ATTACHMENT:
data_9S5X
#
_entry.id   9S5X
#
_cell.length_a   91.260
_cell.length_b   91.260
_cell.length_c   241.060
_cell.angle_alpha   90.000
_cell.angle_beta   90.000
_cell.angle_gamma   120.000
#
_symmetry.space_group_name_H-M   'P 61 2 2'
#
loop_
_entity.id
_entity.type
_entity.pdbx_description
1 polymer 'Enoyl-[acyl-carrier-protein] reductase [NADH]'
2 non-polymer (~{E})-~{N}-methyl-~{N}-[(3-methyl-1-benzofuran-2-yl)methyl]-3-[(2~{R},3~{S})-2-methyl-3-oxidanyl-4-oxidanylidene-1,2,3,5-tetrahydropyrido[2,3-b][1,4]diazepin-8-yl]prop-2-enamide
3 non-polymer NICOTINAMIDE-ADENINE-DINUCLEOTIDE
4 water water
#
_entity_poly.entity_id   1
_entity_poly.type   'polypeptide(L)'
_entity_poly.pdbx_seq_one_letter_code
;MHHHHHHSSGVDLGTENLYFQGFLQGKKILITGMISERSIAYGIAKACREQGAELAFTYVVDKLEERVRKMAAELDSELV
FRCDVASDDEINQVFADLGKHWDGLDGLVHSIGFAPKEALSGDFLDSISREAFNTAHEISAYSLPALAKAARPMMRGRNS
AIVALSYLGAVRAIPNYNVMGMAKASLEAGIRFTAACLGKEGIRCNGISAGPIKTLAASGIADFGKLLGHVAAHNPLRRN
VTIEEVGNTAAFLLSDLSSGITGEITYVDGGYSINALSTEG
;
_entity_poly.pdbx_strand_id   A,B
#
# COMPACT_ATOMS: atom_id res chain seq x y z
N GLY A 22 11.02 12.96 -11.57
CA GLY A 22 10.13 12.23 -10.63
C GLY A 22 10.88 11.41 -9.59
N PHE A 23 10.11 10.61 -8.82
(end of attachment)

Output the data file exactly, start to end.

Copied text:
data_9S5X
#
_entry.id   9S5X
#
_cell.length_a   91.260
_cell.length_b   91.260
_cell.length_c   241.060
_cell.angle_alpha   90.000
_cell.angle_beta   90.000
_cell.angle_gamma   120.000
#
_symmetry.space_group_name_H-M   'P 61 2 2'
#
loop_
_entity.id
_entity.type
_entity.pdbx_description
1 polymer 'Enoyl-[acyl-carrier-protein] reductase [NADH]'
2 non-polymer (~{E})-~{N}-methyl-~{N}-[(3-methyl-1-benzofuran-2-yl)methyl]-3-[(2~{R},3~{S})-2-methyl-3-oxidanyl-4-oxidanylidene-1,2,3,5-tetrahydropyrido[2,3-b][1,4]diazepin-8-yl]prop-2-enamide
3 non-polymer NICOTINAMIDE-ADENINE-DINUCLEOTIDE
4 water water
#
_entity_poly.entity_id   1
_entity_poly.type   'polypeptide(L)'
_entity_poly.pdbx_seq_one_letter_code
;MHHHHHHSSGVDLGTENLYFQGFLQGKKILITGMISERSIAYGIAKACREQGAELAFTYVVDKLEERVRKMAAELDSELV
FRCDVASDDEINQVFADLGKHWDGLDGLVHSIGFAPKEALSGDFLDSISREAFNTAHEISAYSLPALAKAARPMMRGRNS
AIVALSYLGAVRAIPNYNVMGMAKASLEAGIRFTAACLGKEGIRCNGISAGPIKTLAASGIADFGKLLGHVAAHNPLRRN
VTIEEVGNTAAFLLSDLSSGITGEITYVDGGYSINALSTEG
;
_entity_poly.pdbx_strand_id   A,B
#
# COMPACT_ATOMS: atom_id res chain seq x y z
N GLY A 22 11.02 12.96 -11.57
CA GLY A 22 10.13 12.23 -10.63
C GLY A 22 10.88 11.41 -9.59
N PHE A 23 10.11 10.61 -8.82